The government claims that a prison ringleader slaughtered other inmates before escaping. The Times found witnesses who told a different story — of days of abuse after the earthquake and then the murder of inmates by police.

Many of Haiti’s prisons were shattered during the quake, allowing inmates to flee. In Les Cayes, in western Haiti, the walls held. When prisoners panicked, guards beat the noisiest men, shoving them into cells that were already brutally crowded. A week later, a few dozen men tried to escape and set off a riot. Inmates rampaged loose for hours inside as the Haitian federal police and United Nations troops surrounded the prison.

When the police stormed the prison, witnesses said, they shot defenseless victims at close range. Some prisoners seemed to have been singled out for execution. Others were shot indiscriminately. A Roman Catholic priest, the Rev. Marc Boisvert, who entered the prison while it was “still smoldering,” said inmates told him that prisoners trying to surrender were shot through the bars of their locked cells. Bodies were buried in a mass, unmarked grave. The survivors’ blood stained clothes were burned.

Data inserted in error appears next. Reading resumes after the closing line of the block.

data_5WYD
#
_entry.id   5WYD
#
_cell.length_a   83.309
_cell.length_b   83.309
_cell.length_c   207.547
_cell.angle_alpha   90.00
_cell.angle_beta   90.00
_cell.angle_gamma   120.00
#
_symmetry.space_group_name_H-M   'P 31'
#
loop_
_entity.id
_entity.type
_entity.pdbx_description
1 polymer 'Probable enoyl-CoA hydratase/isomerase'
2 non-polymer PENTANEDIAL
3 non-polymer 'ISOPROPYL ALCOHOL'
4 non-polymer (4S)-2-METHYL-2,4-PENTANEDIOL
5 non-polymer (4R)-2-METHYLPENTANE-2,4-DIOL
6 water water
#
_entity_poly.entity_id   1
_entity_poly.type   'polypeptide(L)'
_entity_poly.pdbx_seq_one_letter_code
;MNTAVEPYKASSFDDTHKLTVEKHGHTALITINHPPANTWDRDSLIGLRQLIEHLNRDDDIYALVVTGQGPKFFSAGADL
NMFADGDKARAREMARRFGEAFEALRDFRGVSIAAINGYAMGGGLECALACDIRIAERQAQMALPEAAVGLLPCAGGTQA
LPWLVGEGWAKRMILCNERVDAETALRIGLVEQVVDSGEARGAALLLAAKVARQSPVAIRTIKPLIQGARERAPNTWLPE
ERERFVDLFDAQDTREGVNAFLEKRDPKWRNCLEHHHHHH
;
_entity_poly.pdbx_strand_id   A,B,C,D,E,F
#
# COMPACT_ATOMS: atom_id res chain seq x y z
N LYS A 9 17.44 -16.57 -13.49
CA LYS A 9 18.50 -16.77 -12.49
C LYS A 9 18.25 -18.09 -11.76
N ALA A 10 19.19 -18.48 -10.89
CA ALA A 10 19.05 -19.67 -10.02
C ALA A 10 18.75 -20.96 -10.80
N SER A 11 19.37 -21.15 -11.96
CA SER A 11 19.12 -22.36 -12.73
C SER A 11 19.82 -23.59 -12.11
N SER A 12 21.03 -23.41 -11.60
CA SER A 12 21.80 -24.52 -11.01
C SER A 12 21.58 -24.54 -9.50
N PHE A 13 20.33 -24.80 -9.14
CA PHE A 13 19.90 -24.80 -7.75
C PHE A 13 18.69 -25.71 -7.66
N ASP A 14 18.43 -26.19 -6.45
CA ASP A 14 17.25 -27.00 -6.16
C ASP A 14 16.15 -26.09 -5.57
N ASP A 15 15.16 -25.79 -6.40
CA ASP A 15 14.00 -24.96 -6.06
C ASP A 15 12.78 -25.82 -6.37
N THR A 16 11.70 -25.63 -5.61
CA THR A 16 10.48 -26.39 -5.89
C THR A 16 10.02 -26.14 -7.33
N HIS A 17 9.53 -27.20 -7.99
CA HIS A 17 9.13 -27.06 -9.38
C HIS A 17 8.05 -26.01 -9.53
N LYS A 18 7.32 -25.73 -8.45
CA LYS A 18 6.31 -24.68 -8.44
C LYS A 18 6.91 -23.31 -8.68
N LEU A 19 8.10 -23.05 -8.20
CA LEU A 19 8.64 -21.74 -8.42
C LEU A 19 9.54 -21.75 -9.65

The Haitian government says it is investigating, but The Times found no indication that witnesses had been interviewed, bodies exhumed or even basic evidence collected. The United Nations mission in Haiti has ordered an independent inquiry.

The earthquake, and the huge commitment of international aid, are supposed to be a chance to finally create a Haitian government that is respectful of all its citizens’ rights. The United Nations and the international community — particularly the United States — have enormous leverage and a parallel responsibility to help Haiti create a credible judicial system. Reforming the country’s nightmarish prisons, filled with detainees who have not yet been tried, is an essential part of that.

It would be best if Haiti’s government could conduct a full and transparent investigation. That appears unlikely. President René Préval must ensure that the United Nations’ investigators have access to all forensic evidence, witnesses, police officers and prison officials. The government also must be prepared to prosecute anyone implicated in the attacks. The first step to building a new Haiti is figuring out what really happened at Les Cayes, and ensuring that it never happens again.

Posted by Joe Anybody at 12:01 AM PDT